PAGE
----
Wisdom Teeth, Bikes and Healing

This week has been interesting. The end of one year and the ushering in of the next…returning home from a week in my hometown…putting away Christmas decorations…a visit from family…and having a bit of oral surgery.

Yeah, I finally had those pesky wisdom teeth out this week. Much to the surprise of anyone that knows me, this is only the second time I have ever been in surgery. If you don’t know me well, I am incredibly clumsy/daring in my pursuits in life. I’ll show you the rocks in my knee if you ask nicely. Remembering the last time I had surgery, which coincidentally was just a bit north on my multiple-times broken nose, had me rather fearful of getting them removed. So after having five wisdom teeth removed (yes FIVE because I am an overachiever obviously) the surgeon said I would take a bit longer to heal because of my age, thanks doc.

Me being the curious learner that I am I started looking up healing times and methods to aid in recuperating once the anesthesia and loopiness wore off. Trust me when I say, never look at the images of wisdom tooth extraction or dry sockets. I got mildly freaked out. But what I learned upon reflection over the last five days is something that none of those sites, or photos, could quite reveal.

Healing takes time.

I know, I know, this isn’t new to anyone. But I think in this fast-paced environment we all find ourselves in we expect immediate relief and fast-action. I took heed to what the doctor and the nurse said. I listened to my wonderful mom who said I needed to rest and take the medication prescribed. I have to follow protocol and not jump quickly back into eating foods that could set me back. There was discomfort, but I knew I also didn’t need to suffer through it that I had to be diligent (and still do a bit) addressing it before it became worse.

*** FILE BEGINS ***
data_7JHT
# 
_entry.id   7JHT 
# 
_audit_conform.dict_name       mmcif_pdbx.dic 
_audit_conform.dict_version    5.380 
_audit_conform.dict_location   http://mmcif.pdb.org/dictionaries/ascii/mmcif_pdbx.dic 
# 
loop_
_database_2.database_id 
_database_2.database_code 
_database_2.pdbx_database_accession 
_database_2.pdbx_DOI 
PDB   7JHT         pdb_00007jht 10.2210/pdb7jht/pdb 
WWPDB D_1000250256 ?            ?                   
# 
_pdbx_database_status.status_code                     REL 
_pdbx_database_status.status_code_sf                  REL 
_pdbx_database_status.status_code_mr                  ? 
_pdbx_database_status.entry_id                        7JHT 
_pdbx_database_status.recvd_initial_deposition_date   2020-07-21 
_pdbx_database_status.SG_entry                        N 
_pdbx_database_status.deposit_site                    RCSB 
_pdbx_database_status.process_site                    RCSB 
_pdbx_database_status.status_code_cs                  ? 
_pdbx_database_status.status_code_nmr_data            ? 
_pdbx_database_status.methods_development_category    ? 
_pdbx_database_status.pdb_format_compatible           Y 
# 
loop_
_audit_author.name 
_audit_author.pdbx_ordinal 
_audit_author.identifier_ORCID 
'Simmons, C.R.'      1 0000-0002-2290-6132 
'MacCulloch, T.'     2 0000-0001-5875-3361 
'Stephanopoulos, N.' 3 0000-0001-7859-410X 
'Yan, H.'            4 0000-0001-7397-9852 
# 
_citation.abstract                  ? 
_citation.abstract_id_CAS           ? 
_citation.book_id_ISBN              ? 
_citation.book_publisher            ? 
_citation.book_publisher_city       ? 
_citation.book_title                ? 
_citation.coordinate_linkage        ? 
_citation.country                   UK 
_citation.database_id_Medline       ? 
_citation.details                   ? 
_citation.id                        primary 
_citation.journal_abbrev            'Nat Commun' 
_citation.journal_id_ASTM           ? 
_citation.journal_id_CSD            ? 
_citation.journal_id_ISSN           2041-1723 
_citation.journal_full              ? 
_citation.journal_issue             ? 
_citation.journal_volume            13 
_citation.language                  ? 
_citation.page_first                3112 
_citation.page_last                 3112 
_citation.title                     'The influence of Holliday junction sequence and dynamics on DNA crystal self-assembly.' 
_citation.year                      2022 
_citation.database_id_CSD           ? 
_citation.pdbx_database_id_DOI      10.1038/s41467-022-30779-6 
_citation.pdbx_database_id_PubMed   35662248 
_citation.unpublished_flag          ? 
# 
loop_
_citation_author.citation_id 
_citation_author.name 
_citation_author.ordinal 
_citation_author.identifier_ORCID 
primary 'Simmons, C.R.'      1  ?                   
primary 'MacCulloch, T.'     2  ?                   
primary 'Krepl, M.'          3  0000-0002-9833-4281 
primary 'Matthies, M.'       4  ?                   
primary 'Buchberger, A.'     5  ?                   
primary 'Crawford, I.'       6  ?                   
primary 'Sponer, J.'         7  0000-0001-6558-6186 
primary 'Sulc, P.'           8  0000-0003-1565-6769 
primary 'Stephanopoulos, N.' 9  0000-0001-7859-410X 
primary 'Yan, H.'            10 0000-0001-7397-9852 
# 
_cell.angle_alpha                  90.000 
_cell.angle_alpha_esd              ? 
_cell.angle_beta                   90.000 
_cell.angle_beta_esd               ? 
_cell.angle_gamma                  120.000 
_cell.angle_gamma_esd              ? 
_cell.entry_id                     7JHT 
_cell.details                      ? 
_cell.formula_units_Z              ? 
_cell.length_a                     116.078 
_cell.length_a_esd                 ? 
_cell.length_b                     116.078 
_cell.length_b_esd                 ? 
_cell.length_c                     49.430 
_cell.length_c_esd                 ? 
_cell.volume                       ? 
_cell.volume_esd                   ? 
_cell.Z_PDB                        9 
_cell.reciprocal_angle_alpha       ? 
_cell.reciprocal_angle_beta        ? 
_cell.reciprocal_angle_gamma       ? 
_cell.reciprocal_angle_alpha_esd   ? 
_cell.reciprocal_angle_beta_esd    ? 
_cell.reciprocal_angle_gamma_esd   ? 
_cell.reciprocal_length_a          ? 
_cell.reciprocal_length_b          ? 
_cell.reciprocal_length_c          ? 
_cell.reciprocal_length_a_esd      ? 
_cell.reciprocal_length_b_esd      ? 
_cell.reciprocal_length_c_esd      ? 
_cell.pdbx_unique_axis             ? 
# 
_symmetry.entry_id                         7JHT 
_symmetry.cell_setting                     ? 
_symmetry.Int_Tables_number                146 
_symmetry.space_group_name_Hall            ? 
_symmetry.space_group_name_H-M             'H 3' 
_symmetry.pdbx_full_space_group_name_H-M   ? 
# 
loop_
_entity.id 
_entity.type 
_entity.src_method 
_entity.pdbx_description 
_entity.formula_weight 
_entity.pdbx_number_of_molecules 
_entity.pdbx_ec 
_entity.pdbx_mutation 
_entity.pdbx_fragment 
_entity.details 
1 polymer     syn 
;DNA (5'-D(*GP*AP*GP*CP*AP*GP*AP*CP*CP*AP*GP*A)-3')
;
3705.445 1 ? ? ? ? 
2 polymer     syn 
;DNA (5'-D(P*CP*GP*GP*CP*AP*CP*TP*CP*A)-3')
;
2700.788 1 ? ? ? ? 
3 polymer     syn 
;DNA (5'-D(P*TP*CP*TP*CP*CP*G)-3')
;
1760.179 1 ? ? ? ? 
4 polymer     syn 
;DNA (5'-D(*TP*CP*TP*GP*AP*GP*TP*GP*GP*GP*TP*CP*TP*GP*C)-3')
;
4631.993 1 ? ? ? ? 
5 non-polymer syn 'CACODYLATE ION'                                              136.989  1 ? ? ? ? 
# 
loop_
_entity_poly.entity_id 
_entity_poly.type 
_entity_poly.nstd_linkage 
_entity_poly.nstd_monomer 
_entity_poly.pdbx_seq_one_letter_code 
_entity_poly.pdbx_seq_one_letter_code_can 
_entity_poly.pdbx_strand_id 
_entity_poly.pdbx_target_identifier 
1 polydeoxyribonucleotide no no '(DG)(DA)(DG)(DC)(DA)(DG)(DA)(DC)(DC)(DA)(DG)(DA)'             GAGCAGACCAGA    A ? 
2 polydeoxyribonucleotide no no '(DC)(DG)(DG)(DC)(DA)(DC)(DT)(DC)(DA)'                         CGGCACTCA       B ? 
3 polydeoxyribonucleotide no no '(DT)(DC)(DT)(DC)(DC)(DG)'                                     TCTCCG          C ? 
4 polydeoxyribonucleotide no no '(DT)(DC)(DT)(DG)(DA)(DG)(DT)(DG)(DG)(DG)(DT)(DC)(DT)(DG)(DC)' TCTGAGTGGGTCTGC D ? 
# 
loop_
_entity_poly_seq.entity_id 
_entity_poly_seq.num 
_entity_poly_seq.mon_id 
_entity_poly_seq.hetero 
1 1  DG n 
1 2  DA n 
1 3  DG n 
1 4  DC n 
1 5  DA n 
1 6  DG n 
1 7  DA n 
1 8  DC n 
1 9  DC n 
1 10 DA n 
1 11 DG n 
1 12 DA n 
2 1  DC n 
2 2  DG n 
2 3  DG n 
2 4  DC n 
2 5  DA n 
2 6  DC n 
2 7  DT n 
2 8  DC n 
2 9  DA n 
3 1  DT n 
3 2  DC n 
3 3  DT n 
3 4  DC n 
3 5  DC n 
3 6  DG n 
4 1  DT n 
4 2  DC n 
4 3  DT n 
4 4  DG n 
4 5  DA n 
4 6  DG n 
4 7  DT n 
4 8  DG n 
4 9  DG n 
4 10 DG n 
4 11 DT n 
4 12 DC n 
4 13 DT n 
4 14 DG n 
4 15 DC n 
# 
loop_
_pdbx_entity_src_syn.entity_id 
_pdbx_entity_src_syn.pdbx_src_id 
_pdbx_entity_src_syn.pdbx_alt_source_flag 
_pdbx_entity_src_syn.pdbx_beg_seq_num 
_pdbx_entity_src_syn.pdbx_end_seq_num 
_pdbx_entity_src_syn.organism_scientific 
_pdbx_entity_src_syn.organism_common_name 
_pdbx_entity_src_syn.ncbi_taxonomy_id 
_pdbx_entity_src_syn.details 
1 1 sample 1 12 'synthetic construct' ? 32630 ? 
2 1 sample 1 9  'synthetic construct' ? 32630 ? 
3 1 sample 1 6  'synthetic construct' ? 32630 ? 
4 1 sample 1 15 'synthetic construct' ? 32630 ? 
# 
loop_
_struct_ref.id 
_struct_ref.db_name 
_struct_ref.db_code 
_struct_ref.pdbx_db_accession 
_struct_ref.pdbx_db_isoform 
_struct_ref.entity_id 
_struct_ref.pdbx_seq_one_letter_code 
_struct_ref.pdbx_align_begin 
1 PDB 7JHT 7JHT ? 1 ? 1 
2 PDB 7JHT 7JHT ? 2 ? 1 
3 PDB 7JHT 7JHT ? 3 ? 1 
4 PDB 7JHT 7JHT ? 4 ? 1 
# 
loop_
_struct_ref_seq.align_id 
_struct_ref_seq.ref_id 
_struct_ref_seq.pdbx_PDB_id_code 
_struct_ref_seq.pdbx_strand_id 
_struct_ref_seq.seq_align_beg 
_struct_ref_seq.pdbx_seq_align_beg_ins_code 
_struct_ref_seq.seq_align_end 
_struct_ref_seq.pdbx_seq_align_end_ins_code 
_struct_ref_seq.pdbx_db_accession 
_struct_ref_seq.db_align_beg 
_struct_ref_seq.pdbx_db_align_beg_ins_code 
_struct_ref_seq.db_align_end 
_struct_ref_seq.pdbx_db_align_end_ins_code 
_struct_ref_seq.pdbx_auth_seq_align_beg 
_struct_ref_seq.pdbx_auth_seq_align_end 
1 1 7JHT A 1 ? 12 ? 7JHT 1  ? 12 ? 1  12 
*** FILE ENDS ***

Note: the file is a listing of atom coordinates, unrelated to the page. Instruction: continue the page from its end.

I think that applies to all sorts of circumstances where we need to heal, whether physical, emotional, mental or spiritual. We must dress the wound, taking care to not reopen it but also allowing slow reentry into life. For if you keep a wound completely bandaged and covered it will become dependent upon the shield of safety rather than growing accustomed to situations of life. Daily or even hourly we must be diligent to address areas that need to have salve applied or smoothed over.

Healing from anything must be given the time due it, as well as the space. Eventually though it comes down to testing the waters of the healed wound. We cannot exist in a continual healing state because then we become stagnant, unchanged and untested.

When I busted my knee open (the one full of rocks) I had done it riding my bike and showing off a bit as an eight year old. I couldn’t ride my bike for a while as my knee healed around those rocks, but there came a time where I had to decide on my own whether I would take that curve again and risk hurting for the joy that I had once felt.

Let healing have it’s due time, but also create new joy in process. Never let a scar keep you from taking the curve.

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